Last year marked the worst on record for Afghan civilian casualties since the United Nations began keeping track of the numbers in 2009. Some 10,500 civilians were killed or injured in fighting in Afghanistan last year, and more than 3,600 died, a 25 percent increase from 2013, according to a U.N. report released today.

These numbers stand in stark contrast to the optimism the U.S. government has conveyed about Afghanistan’s future. Just last week, testifying before Congress, Army Gen. John Campbell, the top U.S. commander in Afghanistan, touted an increase in life expectancy in the country, and Senator Tim Kaine, D-Va., spoke about the “powerful narrative about the success in Afghanistan that we can apply around the globe.”

The United States and its allies formally ended their combat operations in Afghanistan in December, putting more of the burden of fighting the Taliban on Afghan forces. The U.S. has spent $65 billion to train and equip the Afghan security forces, and Campbell said they would be capable of taking on the Taliban with less help from the U.S. “They’re ready, and it’s time,” he said.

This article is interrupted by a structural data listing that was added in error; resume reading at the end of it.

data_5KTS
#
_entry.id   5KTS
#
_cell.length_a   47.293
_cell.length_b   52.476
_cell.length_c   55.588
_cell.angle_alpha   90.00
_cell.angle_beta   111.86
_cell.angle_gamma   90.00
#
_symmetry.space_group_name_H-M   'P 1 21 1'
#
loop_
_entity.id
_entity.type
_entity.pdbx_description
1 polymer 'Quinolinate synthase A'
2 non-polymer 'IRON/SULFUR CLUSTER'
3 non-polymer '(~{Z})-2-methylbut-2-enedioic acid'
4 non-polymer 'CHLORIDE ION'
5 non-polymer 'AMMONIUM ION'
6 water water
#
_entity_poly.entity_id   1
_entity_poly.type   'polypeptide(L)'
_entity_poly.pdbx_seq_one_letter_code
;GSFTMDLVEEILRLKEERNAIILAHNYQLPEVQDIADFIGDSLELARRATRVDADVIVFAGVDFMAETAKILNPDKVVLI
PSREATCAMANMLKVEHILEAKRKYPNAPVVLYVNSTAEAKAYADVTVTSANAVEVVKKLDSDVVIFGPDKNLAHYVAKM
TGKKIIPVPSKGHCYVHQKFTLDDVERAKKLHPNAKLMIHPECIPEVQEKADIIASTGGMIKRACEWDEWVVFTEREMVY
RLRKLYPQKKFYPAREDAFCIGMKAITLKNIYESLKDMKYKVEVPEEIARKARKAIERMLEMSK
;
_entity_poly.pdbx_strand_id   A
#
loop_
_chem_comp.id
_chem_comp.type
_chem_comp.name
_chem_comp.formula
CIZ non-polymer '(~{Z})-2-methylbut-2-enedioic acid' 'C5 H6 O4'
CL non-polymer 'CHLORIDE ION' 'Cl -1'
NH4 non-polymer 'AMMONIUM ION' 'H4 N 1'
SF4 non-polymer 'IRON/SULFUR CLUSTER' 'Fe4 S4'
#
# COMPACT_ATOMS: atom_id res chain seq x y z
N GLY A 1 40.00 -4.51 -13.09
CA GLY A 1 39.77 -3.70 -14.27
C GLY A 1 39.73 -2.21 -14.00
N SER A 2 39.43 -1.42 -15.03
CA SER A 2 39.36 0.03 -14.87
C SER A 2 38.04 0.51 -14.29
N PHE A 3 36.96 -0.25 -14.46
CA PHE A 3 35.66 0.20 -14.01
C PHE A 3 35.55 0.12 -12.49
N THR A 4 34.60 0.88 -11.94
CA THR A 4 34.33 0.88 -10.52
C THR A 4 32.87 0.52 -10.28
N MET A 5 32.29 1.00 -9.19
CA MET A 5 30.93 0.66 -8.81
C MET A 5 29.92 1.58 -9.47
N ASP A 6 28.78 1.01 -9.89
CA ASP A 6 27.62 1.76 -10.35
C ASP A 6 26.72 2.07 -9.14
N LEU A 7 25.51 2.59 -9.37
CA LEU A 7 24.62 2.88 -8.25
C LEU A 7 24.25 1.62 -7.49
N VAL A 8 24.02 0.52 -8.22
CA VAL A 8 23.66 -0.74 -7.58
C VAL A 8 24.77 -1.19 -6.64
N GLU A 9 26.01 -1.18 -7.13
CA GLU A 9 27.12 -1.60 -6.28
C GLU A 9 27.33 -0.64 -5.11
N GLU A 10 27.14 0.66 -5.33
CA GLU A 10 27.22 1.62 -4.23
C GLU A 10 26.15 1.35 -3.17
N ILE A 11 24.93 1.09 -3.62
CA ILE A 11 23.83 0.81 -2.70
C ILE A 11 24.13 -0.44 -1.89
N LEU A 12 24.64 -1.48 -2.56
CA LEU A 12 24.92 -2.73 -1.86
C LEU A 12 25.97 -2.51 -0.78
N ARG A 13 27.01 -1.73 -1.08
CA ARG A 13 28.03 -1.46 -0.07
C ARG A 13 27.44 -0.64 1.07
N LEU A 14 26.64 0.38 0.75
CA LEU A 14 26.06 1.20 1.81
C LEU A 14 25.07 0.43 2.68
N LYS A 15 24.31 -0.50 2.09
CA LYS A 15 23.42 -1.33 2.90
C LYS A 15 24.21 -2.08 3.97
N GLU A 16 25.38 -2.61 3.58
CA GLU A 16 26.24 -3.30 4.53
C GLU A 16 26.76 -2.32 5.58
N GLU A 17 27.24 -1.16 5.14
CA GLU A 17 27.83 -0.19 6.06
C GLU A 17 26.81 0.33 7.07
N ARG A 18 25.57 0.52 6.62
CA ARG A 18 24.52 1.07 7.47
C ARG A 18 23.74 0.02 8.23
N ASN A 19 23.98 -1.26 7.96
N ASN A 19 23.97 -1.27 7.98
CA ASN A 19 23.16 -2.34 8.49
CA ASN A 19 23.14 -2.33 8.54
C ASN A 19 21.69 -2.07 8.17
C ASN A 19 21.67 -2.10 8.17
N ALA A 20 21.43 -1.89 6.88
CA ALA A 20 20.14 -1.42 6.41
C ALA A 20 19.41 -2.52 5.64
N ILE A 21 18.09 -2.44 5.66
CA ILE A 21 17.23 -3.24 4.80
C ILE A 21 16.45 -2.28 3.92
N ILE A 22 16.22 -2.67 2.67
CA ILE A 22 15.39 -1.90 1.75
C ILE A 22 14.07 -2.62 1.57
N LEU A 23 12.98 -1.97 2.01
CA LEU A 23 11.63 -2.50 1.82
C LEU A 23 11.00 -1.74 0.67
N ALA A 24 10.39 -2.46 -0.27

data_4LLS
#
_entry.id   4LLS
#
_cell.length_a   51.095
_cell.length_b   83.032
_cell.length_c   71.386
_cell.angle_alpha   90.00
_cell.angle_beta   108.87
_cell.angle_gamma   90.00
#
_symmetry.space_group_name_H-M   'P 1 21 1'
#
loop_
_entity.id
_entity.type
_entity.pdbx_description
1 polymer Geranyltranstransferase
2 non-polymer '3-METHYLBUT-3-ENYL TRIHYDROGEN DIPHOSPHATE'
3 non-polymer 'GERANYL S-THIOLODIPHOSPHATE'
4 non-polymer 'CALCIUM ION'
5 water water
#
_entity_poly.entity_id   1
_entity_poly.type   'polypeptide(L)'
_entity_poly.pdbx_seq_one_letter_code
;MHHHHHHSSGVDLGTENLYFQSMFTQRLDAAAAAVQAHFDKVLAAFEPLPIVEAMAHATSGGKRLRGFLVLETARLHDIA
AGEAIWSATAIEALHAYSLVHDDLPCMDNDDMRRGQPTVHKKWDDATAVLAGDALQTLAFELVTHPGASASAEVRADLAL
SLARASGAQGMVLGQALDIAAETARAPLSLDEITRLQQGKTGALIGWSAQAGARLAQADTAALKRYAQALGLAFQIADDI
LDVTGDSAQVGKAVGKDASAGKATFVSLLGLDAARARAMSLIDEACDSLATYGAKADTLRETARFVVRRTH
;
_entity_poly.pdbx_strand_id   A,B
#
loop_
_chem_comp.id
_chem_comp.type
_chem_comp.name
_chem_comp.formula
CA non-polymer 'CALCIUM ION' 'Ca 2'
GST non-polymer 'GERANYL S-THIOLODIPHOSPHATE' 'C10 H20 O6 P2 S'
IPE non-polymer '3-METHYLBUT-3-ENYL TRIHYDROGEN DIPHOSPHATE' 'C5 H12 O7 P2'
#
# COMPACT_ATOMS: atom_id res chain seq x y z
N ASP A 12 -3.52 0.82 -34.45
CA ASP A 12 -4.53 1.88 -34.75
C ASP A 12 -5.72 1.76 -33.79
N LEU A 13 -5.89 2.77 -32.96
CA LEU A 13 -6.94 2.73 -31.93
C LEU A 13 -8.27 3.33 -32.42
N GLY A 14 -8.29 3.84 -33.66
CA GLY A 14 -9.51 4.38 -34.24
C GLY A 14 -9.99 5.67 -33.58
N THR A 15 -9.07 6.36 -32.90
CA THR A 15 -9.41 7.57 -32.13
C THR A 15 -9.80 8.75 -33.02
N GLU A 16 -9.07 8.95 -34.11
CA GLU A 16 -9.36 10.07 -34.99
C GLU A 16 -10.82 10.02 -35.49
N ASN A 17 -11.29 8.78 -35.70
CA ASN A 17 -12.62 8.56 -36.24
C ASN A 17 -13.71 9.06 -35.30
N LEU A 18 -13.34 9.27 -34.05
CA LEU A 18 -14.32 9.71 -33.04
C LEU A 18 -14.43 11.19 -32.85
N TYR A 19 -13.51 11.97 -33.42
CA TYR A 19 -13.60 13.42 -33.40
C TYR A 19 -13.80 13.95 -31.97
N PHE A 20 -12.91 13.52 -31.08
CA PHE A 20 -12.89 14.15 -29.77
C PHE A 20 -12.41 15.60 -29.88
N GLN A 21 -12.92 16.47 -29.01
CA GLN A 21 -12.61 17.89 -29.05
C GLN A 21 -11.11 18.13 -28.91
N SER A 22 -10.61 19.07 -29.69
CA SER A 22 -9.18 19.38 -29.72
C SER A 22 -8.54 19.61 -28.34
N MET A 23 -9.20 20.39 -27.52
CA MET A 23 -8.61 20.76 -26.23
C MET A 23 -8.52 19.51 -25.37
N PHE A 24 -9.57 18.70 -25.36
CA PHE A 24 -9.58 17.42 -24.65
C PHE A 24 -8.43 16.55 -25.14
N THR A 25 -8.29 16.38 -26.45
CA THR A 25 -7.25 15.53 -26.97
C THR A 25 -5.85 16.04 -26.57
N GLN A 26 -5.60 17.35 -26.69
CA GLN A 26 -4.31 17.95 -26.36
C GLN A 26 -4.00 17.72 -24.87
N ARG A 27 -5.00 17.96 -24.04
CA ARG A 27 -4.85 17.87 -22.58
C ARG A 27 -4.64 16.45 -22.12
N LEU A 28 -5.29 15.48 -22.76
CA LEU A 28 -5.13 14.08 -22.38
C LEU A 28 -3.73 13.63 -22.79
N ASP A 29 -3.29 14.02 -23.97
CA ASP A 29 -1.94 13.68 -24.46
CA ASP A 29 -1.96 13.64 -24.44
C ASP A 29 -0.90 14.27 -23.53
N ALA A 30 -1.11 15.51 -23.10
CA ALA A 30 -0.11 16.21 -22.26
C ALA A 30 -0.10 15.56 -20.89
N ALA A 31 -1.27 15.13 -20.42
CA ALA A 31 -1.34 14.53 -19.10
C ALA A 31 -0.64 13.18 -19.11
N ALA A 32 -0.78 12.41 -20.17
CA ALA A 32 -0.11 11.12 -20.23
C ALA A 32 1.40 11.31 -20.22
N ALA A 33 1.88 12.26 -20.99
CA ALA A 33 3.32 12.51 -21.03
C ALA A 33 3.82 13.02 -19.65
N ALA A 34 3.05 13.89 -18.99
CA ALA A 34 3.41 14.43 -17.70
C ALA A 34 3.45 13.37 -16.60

But the U.N. found that as Afghan forces took command and the U.S. decreased air support, there have been larger, more deadly ground battles with “anti-government elements,” including the Taliban and other militant groups.

Civilian casualties have gone up for several reasons, according to the report. Fighting has become more dangerous, with mortars, rockets and grenades used “sometimes indiscriminately” in heavily populated areas.

Suicide bombings and attacks with improvised explosive devices have also increased, often specifically targeting civilians.

The U.N. blamed the majority of the casualties on anti-government forces, though it noted that in ground fighting with the government, it was often hard to determine who was responsible.

The report criticized the Afghan government for “a significant increase in human rights abuses” by both local police and increasingly influential militias allied with the government.

The true death toll in Afghanistan is unknown. The U.N. says that 17,700 people have been killed in Afghanistan since 2009; however, its estimates are conservative, counting only incidents verified by three sources.

Photo: Massoud Hossaini/AP